I should probably explain what I meant with the title. The CZU (that’s Cleveland Zeppelin Union for those new around here) managed to get use of Parma Township’s public library (well, one of the conference rooms anyway) to host a ‘Making Day.’  What that is, exactly, is the lot of us doing something of a show and tell about some of the things we make to support our obss- hobby. Enjoyable pass time. Activities of interest. For interest, we brought in the business cards Yami has created for our group complete with a short but nifty little slide show. I also whipped together another slide show about general creating idea, using the steampunk wreath we made as the main example.

Gabriel hard at work making a trinket for a curious attendee.

Gabriel hard at work making a trinket for a curious attendee.

We also had a booth showing off some LED creations, one that helped explain some of the common character ‘archetypes’ and paper wind-fish (think of a windsock but made of paper and in the shape of a carp).  It was pretty neat to see how far the gambit can run, from the relatively cheap and easy to make calling cards to the really impressive LED-studded costume pieces that can take weeks or even months to create.  Of course, props and costumes are only as cool as the ideas behind them, so even having a platform to explain to a few people about how to start ‘thinking steampunk’ was really great.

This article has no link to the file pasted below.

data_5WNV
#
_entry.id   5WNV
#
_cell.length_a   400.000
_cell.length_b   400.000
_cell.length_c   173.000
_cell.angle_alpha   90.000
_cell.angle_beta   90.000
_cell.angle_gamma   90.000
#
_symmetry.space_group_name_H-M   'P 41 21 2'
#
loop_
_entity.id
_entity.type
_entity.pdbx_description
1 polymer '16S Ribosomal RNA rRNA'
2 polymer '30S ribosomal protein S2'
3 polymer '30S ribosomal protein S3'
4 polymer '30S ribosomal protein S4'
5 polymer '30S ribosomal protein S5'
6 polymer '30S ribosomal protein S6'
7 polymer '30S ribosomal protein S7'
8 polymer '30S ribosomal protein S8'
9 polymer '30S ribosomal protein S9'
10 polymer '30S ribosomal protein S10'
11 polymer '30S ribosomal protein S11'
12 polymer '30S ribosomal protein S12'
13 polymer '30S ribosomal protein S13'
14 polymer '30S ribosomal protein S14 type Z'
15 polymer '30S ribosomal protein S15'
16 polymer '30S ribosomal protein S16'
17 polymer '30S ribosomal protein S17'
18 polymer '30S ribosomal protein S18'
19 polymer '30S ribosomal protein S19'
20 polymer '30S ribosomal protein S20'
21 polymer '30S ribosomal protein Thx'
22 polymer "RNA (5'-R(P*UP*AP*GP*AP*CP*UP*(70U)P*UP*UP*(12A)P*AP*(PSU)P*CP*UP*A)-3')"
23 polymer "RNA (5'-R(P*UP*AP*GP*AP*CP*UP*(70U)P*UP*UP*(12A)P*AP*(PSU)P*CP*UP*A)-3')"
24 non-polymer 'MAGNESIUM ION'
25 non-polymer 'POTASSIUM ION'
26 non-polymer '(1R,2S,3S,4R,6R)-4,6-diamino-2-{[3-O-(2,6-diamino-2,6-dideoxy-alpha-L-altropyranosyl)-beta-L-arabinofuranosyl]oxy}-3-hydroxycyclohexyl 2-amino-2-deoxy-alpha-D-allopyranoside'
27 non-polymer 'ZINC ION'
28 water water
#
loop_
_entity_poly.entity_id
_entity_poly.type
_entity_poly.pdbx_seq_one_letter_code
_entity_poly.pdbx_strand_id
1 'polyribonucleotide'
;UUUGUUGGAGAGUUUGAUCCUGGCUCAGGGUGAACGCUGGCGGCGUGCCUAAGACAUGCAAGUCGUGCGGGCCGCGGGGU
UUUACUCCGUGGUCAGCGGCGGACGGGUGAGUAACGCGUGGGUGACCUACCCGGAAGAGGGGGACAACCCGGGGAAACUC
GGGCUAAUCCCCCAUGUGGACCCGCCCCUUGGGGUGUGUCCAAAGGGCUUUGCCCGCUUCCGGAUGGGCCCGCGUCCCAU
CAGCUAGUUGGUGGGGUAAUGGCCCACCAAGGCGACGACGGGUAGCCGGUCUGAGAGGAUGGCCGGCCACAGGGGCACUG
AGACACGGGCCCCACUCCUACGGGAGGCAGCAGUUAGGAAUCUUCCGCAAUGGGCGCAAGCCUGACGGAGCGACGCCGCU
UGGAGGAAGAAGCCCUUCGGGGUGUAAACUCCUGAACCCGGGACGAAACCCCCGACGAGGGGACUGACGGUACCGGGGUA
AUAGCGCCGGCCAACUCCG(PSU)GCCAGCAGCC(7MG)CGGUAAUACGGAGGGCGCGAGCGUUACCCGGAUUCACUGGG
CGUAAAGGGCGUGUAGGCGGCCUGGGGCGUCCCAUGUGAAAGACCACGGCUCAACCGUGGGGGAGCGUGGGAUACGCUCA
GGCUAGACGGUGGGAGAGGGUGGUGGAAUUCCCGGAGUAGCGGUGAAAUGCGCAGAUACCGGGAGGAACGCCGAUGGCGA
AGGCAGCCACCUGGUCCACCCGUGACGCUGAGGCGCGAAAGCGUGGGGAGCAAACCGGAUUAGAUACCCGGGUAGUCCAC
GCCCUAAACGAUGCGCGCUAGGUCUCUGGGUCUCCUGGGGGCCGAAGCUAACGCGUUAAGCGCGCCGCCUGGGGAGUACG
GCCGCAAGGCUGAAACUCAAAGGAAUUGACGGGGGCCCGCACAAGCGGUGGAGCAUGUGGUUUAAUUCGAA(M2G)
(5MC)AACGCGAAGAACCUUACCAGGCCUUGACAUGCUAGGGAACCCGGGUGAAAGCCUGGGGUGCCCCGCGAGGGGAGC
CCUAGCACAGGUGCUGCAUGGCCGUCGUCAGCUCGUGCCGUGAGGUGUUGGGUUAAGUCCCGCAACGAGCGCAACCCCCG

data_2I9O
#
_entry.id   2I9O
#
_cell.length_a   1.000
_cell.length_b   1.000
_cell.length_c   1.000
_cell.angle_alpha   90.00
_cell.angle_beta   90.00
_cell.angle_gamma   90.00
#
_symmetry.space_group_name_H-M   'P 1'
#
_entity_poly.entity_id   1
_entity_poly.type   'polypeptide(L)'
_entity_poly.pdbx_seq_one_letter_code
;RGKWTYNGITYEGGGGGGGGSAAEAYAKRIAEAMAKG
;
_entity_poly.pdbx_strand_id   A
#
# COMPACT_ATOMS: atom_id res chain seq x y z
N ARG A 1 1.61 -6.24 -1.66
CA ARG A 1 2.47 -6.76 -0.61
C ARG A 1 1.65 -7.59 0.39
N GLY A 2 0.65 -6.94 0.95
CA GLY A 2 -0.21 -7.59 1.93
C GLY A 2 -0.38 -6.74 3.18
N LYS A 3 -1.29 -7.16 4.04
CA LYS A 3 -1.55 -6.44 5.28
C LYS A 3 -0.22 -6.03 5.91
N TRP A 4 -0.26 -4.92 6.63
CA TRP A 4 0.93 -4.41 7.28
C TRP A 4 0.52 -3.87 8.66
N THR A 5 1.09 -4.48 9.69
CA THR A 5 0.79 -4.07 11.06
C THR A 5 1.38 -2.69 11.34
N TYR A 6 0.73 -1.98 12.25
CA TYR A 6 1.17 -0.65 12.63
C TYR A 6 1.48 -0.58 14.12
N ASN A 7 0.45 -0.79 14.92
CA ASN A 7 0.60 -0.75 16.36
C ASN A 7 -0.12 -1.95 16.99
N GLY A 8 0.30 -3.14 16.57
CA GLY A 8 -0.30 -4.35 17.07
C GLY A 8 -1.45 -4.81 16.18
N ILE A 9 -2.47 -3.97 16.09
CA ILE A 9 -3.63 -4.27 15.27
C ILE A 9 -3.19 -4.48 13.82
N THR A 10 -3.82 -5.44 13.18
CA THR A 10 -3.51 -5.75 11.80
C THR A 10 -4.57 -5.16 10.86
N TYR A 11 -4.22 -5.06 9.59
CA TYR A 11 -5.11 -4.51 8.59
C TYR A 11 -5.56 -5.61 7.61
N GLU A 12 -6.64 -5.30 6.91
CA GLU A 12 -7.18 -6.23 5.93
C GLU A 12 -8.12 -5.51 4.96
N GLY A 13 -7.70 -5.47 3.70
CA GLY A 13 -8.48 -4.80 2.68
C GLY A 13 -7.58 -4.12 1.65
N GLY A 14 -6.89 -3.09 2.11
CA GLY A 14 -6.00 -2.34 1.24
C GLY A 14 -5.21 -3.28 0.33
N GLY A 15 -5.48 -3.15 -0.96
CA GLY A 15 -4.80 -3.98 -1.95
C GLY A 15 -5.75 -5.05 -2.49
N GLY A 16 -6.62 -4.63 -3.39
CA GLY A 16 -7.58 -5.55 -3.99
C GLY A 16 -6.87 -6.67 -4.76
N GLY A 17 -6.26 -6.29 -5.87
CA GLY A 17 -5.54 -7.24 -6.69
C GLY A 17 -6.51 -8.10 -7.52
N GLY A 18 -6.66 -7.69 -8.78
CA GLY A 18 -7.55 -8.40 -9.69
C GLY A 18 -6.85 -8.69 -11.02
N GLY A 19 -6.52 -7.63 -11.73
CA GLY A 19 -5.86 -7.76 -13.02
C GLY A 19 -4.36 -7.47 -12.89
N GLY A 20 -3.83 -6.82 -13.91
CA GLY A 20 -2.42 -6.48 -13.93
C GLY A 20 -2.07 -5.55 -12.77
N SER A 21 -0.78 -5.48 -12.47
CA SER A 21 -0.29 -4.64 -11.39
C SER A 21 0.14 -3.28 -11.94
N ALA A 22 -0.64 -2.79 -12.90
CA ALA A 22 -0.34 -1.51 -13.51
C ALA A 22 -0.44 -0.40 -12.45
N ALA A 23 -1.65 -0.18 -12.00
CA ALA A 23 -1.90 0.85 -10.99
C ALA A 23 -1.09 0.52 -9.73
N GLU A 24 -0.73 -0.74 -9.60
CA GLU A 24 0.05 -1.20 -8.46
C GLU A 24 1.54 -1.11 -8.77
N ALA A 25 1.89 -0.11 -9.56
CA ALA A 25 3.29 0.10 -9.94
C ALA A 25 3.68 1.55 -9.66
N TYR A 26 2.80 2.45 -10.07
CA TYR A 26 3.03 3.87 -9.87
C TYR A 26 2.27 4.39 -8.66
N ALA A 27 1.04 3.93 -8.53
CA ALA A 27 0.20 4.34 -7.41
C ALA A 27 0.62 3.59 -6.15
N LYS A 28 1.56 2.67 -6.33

Some of the CZU members trying to get the FB page up on the projector.

Some of the CZU members trying to get the FB page up on the projector.


The star of the show, however, was Gabriel  and his jewelry, ornaments and doodad creation seminar. He brought his hot glue gun, boxes of small metal, plastic and paste-gem bits and some chains, then did some quick tutorials and demonstrations of how to assemble some very simple creations. I, for example, worked with him and another CZU member to create my Owens persona a fake pocket-watch to go with his new vest.  It’s a simple piece, just a false watch face attached to a metal chain on one end and a decorative weight on the other.



It was half ‘hey, nice to see you all again!’ and half ‘PSA: Hello people, this is Steampunk!’ And personally, I think both halveswent great. Sure, we may not have gotten as many visitors as a panel during a con, but we had at least two dozen or so people attend our little three hour session. That’s not bad for a bunch of people who just want to share their fun.

Not a bad sized crowd.

Not a bad sized crowd.

And we also got to debut some new additions to the  Owens costumes (most of which has been covered elsewhere):

Got some nifty new vests and button-up shirts.

Got some nifty new vests and button-up shirts.


Nothing new technically but we haven't had a 'in costume' photo of Nettie as yet.

Nothing new technically but we haven’t had a ‘in costume’ photo of Nettie as yet.


The new pocket watch (and weight, which is what you can see) for Owens.

The new pocket watch (and weight, which is what you can see) for Owens.

 Posted by at 7:43 pm
Jan 262014

Guess who has two thumbs and just got a new job? This gal!

Fortunately, this job comes with a sweet-ass new laptop. Huzzah! Unfortunately, it’s friggan impossible to find a cute bag for a 17″ non-Mac laptop. (Why does Mac vs PC matter? Because the 17″ MacBook Air is super thin, and this beast is not. It’s a good inch and a half thick at least.)

What’s a stylish girl to do? Make her own messenger bag. I’ve marked this tutorial as “non-steampunk”, because the bag I made is cute and purple and totally not steamy, but I’m sure an intrepid adventurer could steampunk up this style of bag in no time. Maybe a canvas bag, with faux rivets and shiny brass buttons?